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17 messages
17/03/2014 at 23:17

Hi all, Over winter I planted a new hedge, bare rooted dormant plants, 80% hawthorn and 20% blackthorn.  Its coming into leaf now and looks healthy but looking at it I think I may have done something wrong.  The plants are about 50cms tall but only the top 20cms have leaves, leaving a 30cm gap of bare stems.  Have I planted a row of mini standards or will it bush out at the bottom later?  Am I supposed to prune it or something? I cant decide if it looks silly or if it will be ok in a few years.  Thank you for your advice. 

18/03/2014 at 00:08

Hi the rhs website has quite a bit of information on hedges how to look after them and establishment problems. Have a look at this link :-

http://apps.rhs.org.uk/advicesearch/profile.aspx?pid=261

18/03/2014 at 07:20

I think I'd let it get it's roots established this year, and then cut it back next winter to encourage it to bush out, then it'll romp away.  Make sure you keep the base of the hedge free from weeds and grass 

18/03/2014 at 07:39

I agree with dove prune any side shoots lightly  but don't prune the top if they haven't reached the height you want your finished hedge.

 

18/03/2014 at 08:34

I think havadayoff's advice would be right for a conifer hedge but not for hawthorn/blackthorn

The usual native hedging advice is to reduce by a third or a half on planting and cut hard the following autumn.

18/03/2014 at 08:40

Agree with nutcutlet. The hedhge will look odd at first.Patience needed with native hedging. 

18/03/2014 at 08:51

hi mrs b i've been looking for hawthorn hedge wondering if i can poss accommodate one, sorry can't help with advice but could you tell me where you got yours?

18/03/2014 at 08:57

I don't see any point in cutting it back in any way this year unless the roots have been severely pruned in which case take a third off the top as nut says. Let it establish then cut back hard next year. As long as you water it once a week with a good drink it will be fine. If you cut it hard back this year it will not establish as quickly as if you left it.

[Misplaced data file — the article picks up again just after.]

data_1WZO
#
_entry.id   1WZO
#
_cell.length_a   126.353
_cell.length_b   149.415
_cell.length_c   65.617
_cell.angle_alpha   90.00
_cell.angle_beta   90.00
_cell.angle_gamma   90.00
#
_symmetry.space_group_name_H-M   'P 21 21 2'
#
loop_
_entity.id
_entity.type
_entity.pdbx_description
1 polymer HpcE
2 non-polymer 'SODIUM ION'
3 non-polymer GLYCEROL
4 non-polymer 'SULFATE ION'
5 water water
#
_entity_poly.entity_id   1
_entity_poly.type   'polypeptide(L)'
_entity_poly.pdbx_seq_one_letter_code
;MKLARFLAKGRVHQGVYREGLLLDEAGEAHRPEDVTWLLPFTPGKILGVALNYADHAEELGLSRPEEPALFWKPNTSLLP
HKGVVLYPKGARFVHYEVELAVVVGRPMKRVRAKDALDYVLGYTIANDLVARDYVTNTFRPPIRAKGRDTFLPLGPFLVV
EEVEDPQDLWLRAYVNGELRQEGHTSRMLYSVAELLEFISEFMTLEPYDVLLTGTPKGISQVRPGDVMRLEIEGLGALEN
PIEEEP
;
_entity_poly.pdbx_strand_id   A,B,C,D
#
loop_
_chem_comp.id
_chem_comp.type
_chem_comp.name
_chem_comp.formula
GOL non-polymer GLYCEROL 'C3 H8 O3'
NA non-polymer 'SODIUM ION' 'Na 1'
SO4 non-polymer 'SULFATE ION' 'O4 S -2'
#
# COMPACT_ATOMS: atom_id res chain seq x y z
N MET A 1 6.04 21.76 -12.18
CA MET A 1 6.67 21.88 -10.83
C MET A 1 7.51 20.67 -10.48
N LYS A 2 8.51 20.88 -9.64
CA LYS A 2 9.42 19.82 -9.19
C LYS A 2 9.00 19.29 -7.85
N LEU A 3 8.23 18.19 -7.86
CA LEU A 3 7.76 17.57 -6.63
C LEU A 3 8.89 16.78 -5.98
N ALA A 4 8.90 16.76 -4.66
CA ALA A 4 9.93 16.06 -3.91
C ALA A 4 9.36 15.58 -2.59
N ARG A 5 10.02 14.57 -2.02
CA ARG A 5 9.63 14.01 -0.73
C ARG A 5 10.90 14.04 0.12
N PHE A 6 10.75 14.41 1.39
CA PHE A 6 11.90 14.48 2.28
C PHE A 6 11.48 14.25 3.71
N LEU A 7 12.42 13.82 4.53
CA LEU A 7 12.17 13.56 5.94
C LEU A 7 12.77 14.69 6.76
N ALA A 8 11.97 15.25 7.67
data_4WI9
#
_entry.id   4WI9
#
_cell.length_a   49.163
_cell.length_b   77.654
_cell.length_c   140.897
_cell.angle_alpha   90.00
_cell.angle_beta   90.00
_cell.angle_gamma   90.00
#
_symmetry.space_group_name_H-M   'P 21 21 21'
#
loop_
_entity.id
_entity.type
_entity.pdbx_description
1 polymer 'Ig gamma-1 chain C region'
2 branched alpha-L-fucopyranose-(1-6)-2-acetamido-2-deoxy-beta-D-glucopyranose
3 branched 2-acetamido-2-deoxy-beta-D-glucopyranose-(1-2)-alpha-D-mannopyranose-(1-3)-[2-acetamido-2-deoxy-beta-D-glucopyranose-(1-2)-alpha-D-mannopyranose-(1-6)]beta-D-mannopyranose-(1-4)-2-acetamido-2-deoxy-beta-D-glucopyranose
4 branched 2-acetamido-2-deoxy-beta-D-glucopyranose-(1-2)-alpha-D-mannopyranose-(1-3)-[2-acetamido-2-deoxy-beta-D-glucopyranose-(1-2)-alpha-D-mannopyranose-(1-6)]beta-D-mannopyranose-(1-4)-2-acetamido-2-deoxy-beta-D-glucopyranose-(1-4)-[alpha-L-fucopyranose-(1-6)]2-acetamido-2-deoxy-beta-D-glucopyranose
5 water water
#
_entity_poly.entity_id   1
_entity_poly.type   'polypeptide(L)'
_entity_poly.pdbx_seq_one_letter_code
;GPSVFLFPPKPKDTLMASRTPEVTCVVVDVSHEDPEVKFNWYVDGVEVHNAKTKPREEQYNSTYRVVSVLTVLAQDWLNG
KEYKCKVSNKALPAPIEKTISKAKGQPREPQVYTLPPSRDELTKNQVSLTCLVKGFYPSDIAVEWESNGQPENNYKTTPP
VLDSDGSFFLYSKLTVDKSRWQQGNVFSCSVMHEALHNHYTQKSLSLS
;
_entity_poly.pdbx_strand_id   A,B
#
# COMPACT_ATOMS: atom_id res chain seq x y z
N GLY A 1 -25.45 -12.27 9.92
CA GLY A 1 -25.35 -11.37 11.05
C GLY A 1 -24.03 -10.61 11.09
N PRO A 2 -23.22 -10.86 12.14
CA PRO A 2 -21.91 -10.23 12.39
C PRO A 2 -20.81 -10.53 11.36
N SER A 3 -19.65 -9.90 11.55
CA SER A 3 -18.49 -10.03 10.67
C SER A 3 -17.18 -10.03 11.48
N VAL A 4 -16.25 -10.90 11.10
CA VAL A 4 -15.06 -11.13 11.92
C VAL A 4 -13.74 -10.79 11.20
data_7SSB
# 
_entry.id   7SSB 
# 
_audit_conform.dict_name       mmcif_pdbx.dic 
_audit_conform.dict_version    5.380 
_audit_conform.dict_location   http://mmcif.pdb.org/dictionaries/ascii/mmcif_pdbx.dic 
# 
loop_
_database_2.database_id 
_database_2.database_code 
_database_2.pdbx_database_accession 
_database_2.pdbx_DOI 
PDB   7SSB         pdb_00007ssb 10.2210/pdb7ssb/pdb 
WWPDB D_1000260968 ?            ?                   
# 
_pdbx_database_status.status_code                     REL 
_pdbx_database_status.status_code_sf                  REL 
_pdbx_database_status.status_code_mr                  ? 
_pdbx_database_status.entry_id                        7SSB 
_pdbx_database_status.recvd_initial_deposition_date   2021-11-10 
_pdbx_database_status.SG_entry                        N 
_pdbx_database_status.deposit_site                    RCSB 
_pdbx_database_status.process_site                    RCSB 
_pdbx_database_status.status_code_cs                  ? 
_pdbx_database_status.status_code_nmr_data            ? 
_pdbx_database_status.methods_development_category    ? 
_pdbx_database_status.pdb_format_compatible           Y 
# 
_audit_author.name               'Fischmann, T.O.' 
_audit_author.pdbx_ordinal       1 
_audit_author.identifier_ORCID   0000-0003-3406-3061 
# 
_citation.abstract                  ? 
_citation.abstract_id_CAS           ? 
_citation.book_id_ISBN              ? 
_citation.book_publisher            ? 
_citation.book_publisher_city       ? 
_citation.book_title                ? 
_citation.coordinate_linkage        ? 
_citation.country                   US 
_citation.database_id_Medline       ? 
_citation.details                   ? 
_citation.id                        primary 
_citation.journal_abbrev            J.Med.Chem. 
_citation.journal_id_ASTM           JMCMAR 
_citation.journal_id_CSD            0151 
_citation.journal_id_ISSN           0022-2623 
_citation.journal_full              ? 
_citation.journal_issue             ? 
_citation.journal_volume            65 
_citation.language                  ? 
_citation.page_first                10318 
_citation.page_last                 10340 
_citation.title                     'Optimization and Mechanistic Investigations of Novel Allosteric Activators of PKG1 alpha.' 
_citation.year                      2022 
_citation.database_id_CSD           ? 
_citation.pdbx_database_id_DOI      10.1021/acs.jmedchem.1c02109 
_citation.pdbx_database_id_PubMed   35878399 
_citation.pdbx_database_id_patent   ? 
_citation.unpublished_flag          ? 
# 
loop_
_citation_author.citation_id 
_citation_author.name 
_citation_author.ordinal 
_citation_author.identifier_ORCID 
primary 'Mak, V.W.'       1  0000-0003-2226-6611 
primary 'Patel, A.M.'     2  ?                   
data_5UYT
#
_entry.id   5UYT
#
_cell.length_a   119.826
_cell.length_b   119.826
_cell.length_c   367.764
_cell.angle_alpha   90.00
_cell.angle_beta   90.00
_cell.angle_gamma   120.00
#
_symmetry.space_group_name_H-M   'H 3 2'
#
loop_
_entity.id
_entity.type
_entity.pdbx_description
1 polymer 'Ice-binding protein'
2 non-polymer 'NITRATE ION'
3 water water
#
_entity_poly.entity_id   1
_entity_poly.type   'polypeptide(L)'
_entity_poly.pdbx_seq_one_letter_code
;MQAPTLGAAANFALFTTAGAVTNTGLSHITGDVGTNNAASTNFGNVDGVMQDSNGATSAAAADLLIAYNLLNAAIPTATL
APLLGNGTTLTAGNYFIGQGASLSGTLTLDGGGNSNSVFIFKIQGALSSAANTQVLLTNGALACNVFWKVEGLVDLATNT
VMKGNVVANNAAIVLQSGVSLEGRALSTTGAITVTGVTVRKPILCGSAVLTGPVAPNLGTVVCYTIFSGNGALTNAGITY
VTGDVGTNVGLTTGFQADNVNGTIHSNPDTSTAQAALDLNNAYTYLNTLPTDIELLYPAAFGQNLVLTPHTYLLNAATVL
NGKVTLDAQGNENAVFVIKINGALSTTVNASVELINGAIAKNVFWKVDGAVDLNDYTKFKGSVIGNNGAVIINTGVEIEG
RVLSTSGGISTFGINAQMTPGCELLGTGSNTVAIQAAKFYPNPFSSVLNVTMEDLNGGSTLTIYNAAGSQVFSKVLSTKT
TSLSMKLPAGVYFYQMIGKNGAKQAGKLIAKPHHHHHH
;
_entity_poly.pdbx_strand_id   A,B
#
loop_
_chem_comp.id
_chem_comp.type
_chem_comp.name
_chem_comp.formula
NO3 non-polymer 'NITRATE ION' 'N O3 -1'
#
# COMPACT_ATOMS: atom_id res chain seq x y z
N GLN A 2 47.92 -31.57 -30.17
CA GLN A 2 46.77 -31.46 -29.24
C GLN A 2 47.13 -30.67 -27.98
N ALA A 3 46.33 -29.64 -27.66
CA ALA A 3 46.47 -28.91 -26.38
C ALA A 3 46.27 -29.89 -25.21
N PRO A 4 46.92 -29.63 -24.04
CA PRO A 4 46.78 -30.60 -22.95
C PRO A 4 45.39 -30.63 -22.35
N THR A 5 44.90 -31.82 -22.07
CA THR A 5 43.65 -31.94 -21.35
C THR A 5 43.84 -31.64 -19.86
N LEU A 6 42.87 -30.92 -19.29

18/03/2014 at 09:27

I would not cut back the hedge until late autumn this year. That gives the wips a chance to put down roots and being fed with leaves. I cut where it needs it. Hawthorn branches out where you cut. Growth can be quite straggly, so you can fill out bare patches quite quickly.

19/03/2014 at 20:09

Hello Jim and blairs, thanks for adding your advice to this discussion.

Will pass on to my son who intends to use hawthorn / buckthorn hedging at the end of his garden. 

19/03/2014 at 20:14

Ps. Good luck with the hedging Mrs Borders.

19/03/2014 at 20:15

Hello Jim and blairs, thanks for adding your advice to this discussion.

Will pass on to my son who intends to use hawthorn / buckthorn hedging at the end of his garden. 

19/03/2014 at 20:18

Ps. Good luck with the hedging Mrs b

Sorry folks my tablet is in mutiny mode! Time to recharge.

 

 

20/03/2014 at 20:37

You can still get bare root hedging from plant nurseries if your quick. At the nursery I go to hawthorn is only about fifty pence a plant. But it is getting late to be putting bare root hedging in.

20/03/2014 at 23:05

Thanks, will pass that on - it's a long hedge he's planning to plant up.

 

21/03/2014 at 10:37

We planted a bare root native hedge (hawthorn, buckthorn, blackthorn and others) 2 years ago and the advice we were given was, for the first few years, to snip back any long straggly branches, and shorten the leading shoot by about half its length. This is to enable the hedge to bush out at lower levels..We are to do this in winter and to cut just above a pair of new buds.

 

21/03/2014 at 17:57

Many thanks, c-c, all advice gratefully accepted

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